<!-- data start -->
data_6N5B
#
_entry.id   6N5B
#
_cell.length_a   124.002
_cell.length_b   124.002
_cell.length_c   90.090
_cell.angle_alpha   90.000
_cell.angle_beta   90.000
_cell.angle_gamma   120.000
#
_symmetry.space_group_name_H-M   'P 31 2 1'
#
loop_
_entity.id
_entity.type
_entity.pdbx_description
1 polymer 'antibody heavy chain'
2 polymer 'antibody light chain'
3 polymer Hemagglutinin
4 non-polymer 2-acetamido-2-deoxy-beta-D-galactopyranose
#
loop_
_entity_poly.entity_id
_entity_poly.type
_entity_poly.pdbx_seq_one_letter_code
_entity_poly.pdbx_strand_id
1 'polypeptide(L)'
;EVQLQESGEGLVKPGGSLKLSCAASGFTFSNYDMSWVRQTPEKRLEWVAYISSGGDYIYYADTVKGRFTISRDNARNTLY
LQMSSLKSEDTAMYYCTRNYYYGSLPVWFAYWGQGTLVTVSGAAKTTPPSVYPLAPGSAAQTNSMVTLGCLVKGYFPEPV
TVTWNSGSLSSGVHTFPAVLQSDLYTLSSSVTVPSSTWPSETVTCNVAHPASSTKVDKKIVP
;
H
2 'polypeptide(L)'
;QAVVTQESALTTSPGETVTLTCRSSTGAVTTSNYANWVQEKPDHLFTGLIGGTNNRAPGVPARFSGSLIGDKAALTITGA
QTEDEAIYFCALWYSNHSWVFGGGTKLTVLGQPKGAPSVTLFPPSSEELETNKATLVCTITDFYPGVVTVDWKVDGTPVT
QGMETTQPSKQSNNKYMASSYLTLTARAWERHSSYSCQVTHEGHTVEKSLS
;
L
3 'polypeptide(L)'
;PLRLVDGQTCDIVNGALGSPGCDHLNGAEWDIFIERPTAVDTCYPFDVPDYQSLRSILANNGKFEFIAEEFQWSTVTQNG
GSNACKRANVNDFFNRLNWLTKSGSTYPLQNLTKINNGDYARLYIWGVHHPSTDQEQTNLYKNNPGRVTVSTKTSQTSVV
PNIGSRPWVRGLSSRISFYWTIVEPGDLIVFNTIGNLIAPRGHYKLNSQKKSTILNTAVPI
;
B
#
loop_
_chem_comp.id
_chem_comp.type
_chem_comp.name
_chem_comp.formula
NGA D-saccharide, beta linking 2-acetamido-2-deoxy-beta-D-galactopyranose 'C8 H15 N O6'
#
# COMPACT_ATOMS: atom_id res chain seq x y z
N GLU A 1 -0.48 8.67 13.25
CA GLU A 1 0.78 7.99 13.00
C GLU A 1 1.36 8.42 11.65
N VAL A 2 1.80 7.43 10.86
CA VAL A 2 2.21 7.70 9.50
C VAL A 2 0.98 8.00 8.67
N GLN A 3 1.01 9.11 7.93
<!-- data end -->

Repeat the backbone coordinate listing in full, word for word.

data_6N5B
#
_entry.id   6N5B
#
_cell.length_a   124.002
_cell.length_b   124.002
_cell.length_c   90.090
_cell.angle_alpha   90.000
_cell.angle_beta   90.000
_cell.angle_gamma   120.000
#
_symmetry.space_group_name_H-M   'P 31 2 1'
#
loop_
_entity.id
_entity.type
_entity.pdbx_description
1 polymer 'antibody heavy chain'
2 polymer 'antibody light chain'
3 polymer Hemagglutinin
4 non-polymer 2-acetamido-2-deoxy-beta-D-galactopyranose
#
loop_
_entity_poly.entity_id
_entity_poly.type
_entity_poly.pdbx_seq_one_letter_code
_entity_poly.pdbx_strand_id
1 'polypeptide(L)'
;EVQLQESGEGLVKPGGSLKLSCAASGFTFSNYDMSWVRQTPEKRLEWVAYISSGGDYIYYADTVKGRFTISRDNARNTLY
LQMSSLKSEDTAMYYCTRNYYYGSLPVWFAYWGQGTLVTVSGAAKTTPPSVYPLAPGSAAQTNSMVTLGCLVKGYFPEPV
TVTWNSGSLSSGVHTFPAVLQSDLYTLSSSVTVPSSTWPSETVTCNVAHPASSTKVDKKIVP
;
H
2 'polypeptide(L)'
;QAVVTQESALTTSPGETVTLTCRSSTGAVTTSNYANWVQEKPDHLFTGLIGGTNNRAPGVPARFSGSLIGDKAALTITGA
QTEDEAIYFCALWYSNHSWVFGGGTKLTVLGQPKGAPSVTLFPPSSEELETNKATLVCTITDFYPGVVTVDWKVDGTPVT
QGMETTQPSKQSNNKYMASSYLTLTARAWERHSSYSCQVTHEGHTVEKSLS
;
L
3 'polypeptide(L)'
;PLRLVDGQTCDIVNGALGSPGCDHLNGAEWDIFIERPTAVDTCYPFDVPDYQSLRSILANNGKFEFIAEEFQWSTVTQNG
GSNACKRANVNDFFNRLNWLTKSGSTYPLQNLTKINNGDYARLYIWGVHHPSTDQEQTNLYKNNPGRVTVSTKTSQTSVV
PNIGSRPWVRGLSSRISFYWTIVEPGDLIVFNTIGNLIAPRGHYKLNSQKKSTILNTAVPI
;
B
#
loop_
_chem_comp.id
_chem_comp.type
_chem_comp.name
_chem_comp.formula
NGA D-saccharide, beta linking 2-acetamido-2-deoxy-beta-D-galactopyranose 'C8 H15 N O6'
#
# COMPACT_ATOMS: atom_id res chain seq x y z
N GLU A 1 -0.48 8.67 13.25
CA GLU A 1 0.78 7.99 13.00
C GLU A 1 1.36 8.42 11.65
N VAL A 2 1.80 7.43 10.86
CA VAL A 2 2.21 7.70 9.50
C VAL A 2 0.98 8.00 8.67
N GLN A 3 1.01 9.11 7.93